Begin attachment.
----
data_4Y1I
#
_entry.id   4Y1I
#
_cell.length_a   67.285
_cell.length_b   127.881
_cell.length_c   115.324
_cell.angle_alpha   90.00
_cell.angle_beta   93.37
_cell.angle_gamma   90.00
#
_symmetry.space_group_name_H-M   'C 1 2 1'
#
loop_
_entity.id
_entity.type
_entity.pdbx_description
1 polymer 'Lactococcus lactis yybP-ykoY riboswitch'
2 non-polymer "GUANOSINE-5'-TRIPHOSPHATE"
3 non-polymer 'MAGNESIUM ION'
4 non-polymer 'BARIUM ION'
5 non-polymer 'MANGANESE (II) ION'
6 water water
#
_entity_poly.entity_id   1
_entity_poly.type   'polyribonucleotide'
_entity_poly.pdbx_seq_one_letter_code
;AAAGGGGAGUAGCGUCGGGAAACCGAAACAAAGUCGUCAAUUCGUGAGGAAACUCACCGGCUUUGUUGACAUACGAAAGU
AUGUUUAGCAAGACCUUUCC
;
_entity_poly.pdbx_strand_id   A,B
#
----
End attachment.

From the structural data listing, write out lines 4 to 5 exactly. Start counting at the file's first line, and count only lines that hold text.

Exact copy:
#
_cell.length_a   67.285